Will transport remain relatively inexpensive?

Tuesday, May 17 at 3:06pm


Matthew Carbone

Architectural Photographer

Matthew gave the Final Word

With many distinct and successful city building models and an infinite number of measures to define a livable and enjoyable city experience there is certainly no one correct answer to these questions.

A few of the many variables at play are… What is scale of this new city? What measurement of time are we using to decided its success or failure? To what level detail is it being planned? Is the attempt to make this a “future proof” city? There are countless considerations to be made…

Two very recent examples come to mind, the Norman Foster designed Masdar City and the new, still in design, corporate headquarters for Apple. While numerous differences exist between these two projects the I’d like to touch on the similarities.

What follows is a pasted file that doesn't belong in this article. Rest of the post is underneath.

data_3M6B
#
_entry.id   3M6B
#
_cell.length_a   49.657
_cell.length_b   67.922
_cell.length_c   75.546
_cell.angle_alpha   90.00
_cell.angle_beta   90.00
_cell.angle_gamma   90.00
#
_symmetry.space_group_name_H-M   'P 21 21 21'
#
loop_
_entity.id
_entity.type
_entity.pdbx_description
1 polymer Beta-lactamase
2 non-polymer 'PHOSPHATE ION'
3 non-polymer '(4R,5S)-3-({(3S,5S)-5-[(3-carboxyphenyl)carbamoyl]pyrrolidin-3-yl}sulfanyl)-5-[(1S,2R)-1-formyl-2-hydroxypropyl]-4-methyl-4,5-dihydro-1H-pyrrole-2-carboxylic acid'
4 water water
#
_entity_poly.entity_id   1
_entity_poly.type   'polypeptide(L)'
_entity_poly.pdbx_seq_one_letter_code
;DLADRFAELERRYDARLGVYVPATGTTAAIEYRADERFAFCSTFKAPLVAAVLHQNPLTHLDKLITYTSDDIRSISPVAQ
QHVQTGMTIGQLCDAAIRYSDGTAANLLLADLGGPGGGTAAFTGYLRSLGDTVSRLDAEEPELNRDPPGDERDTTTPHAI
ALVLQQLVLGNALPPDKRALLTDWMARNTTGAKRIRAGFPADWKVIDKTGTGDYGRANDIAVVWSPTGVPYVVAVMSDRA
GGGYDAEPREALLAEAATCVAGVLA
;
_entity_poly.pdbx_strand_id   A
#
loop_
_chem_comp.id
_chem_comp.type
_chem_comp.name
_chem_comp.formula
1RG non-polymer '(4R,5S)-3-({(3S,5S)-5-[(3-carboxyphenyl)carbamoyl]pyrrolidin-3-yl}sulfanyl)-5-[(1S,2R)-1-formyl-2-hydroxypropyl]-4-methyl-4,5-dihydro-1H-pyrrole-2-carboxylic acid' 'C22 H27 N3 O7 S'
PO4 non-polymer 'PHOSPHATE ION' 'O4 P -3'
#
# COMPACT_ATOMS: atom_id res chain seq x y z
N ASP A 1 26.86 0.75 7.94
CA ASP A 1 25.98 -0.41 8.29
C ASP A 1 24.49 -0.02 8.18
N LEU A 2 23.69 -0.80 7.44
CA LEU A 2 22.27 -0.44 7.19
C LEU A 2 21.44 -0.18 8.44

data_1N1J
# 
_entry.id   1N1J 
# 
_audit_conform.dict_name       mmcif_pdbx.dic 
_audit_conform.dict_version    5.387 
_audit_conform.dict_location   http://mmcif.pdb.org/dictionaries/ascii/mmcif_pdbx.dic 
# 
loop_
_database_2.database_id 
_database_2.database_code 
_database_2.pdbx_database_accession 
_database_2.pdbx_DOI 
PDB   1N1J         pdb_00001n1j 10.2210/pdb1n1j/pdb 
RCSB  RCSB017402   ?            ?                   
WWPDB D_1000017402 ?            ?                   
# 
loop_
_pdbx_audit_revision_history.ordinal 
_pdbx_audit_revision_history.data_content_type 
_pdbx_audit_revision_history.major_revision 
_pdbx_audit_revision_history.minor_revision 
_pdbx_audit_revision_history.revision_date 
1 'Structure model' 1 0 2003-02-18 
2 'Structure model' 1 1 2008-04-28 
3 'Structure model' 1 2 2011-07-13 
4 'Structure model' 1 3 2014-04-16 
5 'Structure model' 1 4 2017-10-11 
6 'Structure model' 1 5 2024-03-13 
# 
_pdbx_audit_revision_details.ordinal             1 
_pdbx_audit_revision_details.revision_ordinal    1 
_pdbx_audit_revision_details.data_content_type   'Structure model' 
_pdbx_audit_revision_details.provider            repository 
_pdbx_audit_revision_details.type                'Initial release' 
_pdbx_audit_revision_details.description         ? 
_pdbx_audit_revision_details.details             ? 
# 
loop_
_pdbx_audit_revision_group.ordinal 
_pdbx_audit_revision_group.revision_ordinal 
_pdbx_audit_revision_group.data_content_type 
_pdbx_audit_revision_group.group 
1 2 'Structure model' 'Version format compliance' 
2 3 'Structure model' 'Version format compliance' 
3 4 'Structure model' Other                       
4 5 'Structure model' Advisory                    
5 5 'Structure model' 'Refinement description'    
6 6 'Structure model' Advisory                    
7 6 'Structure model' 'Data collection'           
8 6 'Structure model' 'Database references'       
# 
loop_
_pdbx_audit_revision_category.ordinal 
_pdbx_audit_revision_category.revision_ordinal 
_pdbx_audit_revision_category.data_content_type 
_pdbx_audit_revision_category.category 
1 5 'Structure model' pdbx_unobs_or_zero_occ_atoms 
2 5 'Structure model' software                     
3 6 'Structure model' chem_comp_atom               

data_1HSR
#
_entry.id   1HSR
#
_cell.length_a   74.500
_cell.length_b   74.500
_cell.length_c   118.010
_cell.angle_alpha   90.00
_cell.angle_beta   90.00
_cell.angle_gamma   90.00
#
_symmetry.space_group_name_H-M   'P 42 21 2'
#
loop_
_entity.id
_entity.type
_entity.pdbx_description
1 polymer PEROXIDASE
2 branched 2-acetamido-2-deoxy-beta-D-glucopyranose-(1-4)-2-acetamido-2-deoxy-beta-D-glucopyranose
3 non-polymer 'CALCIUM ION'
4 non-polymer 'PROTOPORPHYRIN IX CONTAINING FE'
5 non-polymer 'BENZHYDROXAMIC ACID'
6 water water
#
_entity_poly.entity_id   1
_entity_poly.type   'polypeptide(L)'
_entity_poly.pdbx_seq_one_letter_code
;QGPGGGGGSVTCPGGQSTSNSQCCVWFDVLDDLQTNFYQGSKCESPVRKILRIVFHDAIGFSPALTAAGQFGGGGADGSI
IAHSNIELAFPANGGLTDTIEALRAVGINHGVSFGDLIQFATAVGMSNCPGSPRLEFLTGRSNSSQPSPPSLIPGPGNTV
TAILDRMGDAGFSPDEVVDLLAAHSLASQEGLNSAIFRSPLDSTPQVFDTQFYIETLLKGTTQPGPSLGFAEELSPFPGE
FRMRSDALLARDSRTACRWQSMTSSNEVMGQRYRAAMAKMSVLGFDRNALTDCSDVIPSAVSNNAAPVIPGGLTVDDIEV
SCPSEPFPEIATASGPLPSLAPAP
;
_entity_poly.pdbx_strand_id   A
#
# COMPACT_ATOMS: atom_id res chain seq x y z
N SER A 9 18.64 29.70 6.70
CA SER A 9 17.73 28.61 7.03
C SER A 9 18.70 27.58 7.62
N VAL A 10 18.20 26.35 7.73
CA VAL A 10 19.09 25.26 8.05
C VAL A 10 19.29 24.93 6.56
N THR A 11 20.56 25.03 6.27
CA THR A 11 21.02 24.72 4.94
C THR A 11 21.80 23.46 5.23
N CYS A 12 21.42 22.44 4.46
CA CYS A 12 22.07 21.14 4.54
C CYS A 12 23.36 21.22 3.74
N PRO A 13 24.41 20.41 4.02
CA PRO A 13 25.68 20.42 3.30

With Masdar City and Apple, there is one person that has ultimate authority. The scale of both projects while very large, equates to a small city, and therefor is manageable from a design, planning and functionality perspective. Each of these new cities are largely separated from the outside world, they break free from old foundations of their surroundings or are closed off. Like a Disney World, hold the Mouse. This allows them to the ability to not compromise their vision, technology use, of new infrastructure. Of course these developments and their possible successes are secured through the billions of dollars in financial backing, and a business model that has made such development economically possible. Not many cities can begin with billions of dollars of debt in construction and infrastructure spending and expect to succeed.